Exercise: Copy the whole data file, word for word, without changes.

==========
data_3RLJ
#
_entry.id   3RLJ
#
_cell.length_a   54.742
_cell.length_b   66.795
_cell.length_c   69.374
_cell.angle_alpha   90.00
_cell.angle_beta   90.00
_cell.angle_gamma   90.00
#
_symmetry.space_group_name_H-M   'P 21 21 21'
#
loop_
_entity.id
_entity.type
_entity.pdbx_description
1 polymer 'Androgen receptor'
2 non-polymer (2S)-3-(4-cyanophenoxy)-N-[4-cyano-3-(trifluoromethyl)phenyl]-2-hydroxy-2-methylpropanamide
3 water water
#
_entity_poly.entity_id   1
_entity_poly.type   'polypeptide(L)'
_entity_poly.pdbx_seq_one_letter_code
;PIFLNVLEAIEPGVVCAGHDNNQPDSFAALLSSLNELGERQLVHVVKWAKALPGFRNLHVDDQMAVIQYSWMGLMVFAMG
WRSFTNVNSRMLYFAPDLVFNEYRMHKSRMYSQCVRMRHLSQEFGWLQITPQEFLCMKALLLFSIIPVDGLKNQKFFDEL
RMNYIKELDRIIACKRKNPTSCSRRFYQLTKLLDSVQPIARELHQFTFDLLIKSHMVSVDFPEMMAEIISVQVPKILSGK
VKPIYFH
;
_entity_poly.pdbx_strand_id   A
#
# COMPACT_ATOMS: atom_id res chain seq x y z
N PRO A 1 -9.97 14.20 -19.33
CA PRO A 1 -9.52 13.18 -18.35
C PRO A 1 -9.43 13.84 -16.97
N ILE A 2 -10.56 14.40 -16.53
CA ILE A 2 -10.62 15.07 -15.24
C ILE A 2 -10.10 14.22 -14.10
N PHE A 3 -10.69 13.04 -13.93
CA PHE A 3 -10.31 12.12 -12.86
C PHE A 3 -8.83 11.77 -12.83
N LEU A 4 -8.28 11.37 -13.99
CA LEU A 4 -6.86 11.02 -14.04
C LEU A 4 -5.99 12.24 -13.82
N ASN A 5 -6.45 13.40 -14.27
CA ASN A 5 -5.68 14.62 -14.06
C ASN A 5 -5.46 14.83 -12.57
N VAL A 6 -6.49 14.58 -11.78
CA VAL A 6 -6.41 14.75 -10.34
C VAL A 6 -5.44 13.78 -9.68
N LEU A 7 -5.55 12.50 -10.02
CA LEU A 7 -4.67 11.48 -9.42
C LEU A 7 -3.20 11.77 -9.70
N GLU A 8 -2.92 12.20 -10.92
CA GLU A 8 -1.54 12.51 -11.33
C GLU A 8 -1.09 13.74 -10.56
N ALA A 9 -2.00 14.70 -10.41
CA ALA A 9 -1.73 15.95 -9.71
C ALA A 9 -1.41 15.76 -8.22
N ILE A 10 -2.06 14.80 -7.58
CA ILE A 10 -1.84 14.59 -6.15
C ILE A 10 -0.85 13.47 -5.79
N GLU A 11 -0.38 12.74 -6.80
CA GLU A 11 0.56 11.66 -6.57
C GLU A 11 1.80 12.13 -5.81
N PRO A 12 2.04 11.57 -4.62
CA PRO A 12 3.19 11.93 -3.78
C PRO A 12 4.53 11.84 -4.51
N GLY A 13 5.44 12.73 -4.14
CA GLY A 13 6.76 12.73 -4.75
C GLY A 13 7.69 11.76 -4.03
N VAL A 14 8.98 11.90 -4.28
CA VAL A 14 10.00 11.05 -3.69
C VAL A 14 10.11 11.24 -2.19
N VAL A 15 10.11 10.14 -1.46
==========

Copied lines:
data_3RLJ
#
_entry.id   3RLJ
#
_cell.length_a   54.742
_cell.length_b   66.795
_cell.length_c   69.374
_cell.angle_alpha   90.00
_cell.angle_beta   90.00
_cell.angle_gamma   90.00
#
_symmetry.space_group_name_H-M   'P 21 21 21'
#
loop_
_entity.id
_entity.type
_entity.pdbx_description
1 polymer 'Androgen receptor'
2 non-polymer (2S)-3-(4-cyanophenoxy)-N-[4-cyano-3-(trifluoromethyl)phenyl]-2-hydroxy-2-methylpropanamide
3 water water
#
_entity_poly.entity_id   1
_entity_poly.type   'polypeptide(L)'
_entity_poly.pdbx_seq_one_letter_code
;PIFLNVLEAIEPGVVCAGHDNNQPDSFAALLSSLNELGERQLVHVVKWAKALPGFRNLHVDDQMAVIQYSWMGLMVFAMG
WRSFTNVNSRMLYFAPDLVFNEYRMHKSRMYSQCVRMRHLSQEFGWLQITPQEFLCMKALLLFSIIPVDGLKNQKFFDEL
RMNYIKELDRIIACKRKNPTSCSRRFYQLTKLLDSVQPIARELHQFTFDLLIKSHMVSVDFPEMMAEIISVQVPKILSGK
VKPIYFH
;
_entity_poly.pdbx_strand_id   A
#
# COMPACT_ATOMS: atom_id res chain seq x y z
N PRO A 1 -9.97 14.20 -19.33
CA PRO A 1 -9.52 13.18 -18.35
C PRO A 1 -9.43 13.84 -16.97
N ILE A 2 -10.56 14.40 -16.53
CA ILE A 2 -10.62 15.07 -15.24
C ILE A 2 -10.10 14.22 -14.10
N PHE A 3 -10.69 13.04 -13.93
CA PHE A 3 -10.31 12.12 -12.86
C PHE A 3 -8.83 11.77 -12.83
N LEU A 4 -8.28 11.37 -13.99
CA LEU A 4 -6.86 11.02 -14.04
C LEU A 4 -5.99 12.24 -13.82
N ASN A 5 -6.45 13.40 -14.27
CA ASN A 5 -5.68 14.62 -14.06
C ASN A 5 -5.46 14.83 -12.57
N VAL A 6 -6.49 14.58 -11.78
CA VAL A 6 -6.41 14.75 -10.34
C VAL A 6 -5.44 13.78 -9.68
N LEU A 7 -5.55 12.50 -10.02
CA LEU A 7 -4.67 11.48 -9.42
C LEU A 7 -3.20 11.77 -9.70
N GLU A 8 -2.92 12.20 -10.92
CA GLU A 8 -1.54 12.51 -11.33
C GLU A 8 -1.09 13.74 -10.56
N ALA A 9 -2.00 14.70 -10.41
CA ALA A 9 -1.73 15.95 -9.71
C ALA A 9 -1.41 15.76 -8.22
N ILE A 10 -2.06 14.80 -7.58
CA ILE A 10 -1.84 14.59 -6.15
C ILE A 10 -0.85 13.47 -5.79
N GLU A 11 -0.38 12.74 -6.80
CA GLU A 11 0.56 11.66 -6.57
C GLU A 11 1.80 12.13 -5.81
N PRO A 12 2.04 11.57 -4.62
CA PRO A 12 3.19 11.93 -3.78
C PRO A 12 4.53 11.84 -4.51
N GLY A 13 5.44 12.73 -4.14
CA GLY A 13 6.76 12.73 -4.75
C GLY A 13 7.69 11.76 -4.03
N VAL A 14 8.98 11.90 -4.28
CA VAL A 14 10.00 11.05 -3.69
C VAL A 14 10.11 11.24 -2.19
N VAL A 15 10.11 10.14 -1.46